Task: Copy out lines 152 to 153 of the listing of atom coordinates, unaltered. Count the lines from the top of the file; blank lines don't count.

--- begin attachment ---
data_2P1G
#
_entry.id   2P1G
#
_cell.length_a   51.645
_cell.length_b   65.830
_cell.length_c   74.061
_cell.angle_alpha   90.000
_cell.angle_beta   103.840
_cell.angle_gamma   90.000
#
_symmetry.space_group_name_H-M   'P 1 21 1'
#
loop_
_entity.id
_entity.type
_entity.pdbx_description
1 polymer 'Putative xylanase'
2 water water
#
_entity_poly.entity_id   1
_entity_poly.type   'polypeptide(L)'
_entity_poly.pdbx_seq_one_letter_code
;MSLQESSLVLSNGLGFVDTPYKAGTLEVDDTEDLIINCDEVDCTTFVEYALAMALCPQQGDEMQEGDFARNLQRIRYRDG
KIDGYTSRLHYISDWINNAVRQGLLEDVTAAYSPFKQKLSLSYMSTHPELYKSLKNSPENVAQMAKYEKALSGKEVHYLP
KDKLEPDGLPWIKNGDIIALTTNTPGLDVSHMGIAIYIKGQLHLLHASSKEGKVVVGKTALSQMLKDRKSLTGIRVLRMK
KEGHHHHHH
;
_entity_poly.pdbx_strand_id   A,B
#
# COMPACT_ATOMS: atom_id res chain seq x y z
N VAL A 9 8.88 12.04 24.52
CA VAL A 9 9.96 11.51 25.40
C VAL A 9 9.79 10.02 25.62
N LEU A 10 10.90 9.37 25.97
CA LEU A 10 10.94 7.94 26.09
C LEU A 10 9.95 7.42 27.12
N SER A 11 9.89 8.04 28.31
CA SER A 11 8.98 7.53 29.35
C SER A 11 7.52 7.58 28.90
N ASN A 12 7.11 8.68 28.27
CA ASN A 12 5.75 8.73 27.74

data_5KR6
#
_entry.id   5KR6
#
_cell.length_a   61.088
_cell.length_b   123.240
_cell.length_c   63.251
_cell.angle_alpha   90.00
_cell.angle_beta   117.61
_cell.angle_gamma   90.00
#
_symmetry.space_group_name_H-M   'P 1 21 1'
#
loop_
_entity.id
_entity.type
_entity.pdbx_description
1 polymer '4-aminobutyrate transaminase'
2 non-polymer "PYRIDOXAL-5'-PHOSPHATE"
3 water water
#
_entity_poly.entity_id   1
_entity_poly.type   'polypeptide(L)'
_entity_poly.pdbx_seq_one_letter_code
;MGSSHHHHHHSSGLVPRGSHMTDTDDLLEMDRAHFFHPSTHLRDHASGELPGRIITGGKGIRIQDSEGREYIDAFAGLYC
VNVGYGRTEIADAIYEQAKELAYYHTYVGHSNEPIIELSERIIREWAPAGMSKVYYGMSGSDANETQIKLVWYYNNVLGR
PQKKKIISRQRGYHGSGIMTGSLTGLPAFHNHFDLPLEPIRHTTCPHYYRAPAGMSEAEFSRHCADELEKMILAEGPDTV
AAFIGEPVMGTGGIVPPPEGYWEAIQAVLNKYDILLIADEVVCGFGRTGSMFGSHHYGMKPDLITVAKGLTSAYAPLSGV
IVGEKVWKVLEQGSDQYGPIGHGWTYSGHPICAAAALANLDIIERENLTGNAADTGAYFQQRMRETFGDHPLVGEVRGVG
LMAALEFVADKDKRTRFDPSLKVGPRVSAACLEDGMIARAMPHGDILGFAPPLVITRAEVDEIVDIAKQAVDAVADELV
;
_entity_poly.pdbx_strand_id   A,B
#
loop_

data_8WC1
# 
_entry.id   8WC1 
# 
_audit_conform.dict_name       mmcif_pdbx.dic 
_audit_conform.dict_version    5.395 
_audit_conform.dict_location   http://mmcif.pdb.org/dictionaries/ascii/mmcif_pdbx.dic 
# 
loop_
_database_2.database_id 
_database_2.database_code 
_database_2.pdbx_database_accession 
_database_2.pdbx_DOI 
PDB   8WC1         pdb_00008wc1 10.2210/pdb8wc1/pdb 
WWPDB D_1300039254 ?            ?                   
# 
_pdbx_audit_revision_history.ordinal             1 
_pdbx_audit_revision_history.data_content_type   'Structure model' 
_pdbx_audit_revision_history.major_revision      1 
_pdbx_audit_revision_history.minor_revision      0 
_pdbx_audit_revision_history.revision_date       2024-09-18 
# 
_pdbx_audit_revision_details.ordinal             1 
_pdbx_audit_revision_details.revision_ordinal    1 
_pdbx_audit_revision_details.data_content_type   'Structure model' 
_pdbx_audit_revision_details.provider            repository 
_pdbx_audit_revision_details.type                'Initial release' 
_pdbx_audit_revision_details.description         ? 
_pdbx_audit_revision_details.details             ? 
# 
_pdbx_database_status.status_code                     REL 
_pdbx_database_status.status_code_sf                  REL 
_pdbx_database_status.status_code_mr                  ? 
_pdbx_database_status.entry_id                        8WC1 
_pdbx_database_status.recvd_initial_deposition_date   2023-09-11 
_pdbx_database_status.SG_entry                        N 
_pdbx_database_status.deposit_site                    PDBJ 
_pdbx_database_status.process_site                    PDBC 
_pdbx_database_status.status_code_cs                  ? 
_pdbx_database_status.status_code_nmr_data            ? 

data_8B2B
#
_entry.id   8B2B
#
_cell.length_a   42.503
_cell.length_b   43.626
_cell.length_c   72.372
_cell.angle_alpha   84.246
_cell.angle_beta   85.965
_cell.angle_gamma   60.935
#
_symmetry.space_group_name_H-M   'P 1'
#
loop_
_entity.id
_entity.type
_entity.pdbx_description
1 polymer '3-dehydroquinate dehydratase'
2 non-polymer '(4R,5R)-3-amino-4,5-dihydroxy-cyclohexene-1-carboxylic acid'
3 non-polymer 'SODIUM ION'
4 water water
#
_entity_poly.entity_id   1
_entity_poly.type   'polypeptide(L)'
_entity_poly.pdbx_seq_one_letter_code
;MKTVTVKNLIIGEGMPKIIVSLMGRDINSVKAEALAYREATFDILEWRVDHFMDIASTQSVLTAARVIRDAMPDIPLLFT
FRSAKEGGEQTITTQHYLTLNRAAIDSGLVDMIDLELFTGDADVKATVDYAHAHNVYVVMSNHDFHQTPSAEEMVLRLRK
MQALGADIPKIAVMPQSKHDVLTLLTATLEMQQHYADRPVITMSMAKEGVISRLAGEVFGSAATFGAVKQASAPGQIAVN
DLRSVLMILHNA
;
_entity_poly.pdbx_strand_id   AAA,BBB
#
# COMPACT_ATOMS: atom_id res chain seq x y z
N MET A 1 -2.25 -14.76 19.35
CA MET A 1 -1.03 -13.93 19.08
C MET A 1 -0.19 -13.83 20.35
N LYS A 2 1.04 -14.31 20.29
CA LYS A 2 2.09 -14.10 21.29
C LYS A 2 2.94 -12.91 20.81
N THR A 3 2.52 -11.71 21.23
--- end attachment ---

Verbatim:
C MET A 1 -0.19 -13.83 20.35
N LYS A 2 1.04 -14.31 20.29